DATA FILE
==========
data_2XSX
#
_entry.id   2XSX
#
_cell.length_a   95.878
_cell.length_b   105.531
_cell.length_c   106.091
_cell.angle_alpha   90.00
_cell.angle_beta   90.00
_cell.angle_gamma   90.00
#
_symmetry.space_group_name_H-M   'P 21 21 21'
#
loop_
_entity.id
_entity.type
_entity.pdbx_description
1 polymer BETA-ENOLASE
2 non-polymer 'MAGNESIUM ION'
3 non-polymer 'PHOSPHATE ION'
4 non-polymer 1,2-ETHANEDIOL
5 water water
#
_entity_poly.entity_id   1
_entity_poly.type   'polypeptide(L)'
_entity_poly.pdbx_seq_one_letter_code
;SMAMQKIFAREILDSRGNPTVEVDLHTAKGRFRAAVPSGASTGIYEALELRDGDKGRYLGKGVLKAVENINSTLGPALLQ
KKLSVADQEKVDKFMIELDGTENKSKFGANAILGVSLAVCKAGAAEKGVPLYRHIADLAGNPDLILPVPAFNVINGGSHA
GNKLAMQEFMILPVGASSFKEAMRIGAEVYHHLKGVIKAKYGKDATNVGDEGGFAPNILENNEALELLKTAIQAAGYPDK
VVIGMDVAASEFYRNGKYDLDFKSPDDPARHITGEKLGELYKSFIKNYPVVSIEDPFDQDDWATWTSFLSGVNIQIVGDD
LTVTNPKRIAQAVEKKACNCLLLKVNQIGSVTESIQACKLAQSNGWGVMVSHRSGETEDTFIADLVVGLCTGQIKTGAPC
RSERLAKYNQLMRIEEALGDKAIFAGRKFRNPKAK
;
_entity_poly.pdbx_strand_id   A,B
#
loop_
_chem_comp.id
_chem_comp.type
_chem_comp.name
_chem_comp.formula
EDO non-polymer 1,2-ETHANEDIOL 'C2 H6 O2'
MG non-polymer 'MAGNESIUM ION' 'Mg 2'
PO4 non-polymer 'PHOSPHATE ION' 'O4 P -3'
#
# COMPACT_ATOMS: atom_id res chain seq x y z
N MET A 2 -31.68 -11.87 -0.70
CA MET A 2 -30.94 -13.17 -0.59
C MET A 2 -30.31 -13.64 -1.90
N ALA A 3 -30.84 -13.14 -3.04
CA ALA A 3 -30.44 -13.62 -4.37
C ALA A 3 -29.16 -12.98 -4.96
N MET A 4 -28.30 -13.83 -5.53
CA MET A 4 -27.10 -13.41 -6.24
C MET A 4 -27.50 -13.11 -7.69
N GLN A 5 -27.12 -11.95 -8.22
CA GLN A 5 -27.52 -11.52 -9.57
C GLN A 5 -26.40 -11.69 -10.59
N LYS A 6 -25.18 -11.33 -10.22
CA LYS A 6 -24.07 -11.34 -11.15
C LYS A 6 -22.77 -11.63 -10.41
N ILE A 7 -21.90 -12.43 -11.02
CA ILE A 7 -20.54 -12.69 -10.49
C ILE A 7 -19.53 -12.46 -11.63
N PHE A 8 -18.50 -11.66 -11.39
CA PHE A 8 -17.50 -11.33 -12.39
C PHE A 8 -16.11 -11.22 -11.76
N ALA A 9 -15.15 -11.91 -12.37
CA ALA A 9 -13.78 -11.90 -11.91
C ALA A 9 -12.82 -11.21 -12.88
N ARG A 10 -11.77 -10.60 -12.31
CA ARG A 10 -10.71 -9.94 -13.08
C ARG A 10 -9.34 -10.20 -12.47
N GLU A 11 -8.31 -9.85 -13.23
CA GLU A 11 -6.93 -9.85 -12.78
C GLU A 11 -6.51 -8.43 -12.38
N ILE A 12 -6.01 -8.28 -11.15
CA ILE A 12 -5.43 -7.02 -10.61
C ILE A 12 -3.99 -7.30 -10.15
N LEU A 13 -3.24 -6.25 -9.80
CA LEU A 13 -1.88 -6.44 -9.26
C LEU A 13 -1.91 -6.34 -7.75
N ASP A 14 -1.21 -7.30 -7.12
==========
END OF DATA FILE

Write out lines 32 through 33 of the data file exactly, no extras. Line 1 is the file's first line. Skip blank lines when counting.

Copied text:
RSERLAKYNQLMRIEEALGDKAIFAGRKFRNPKAK
;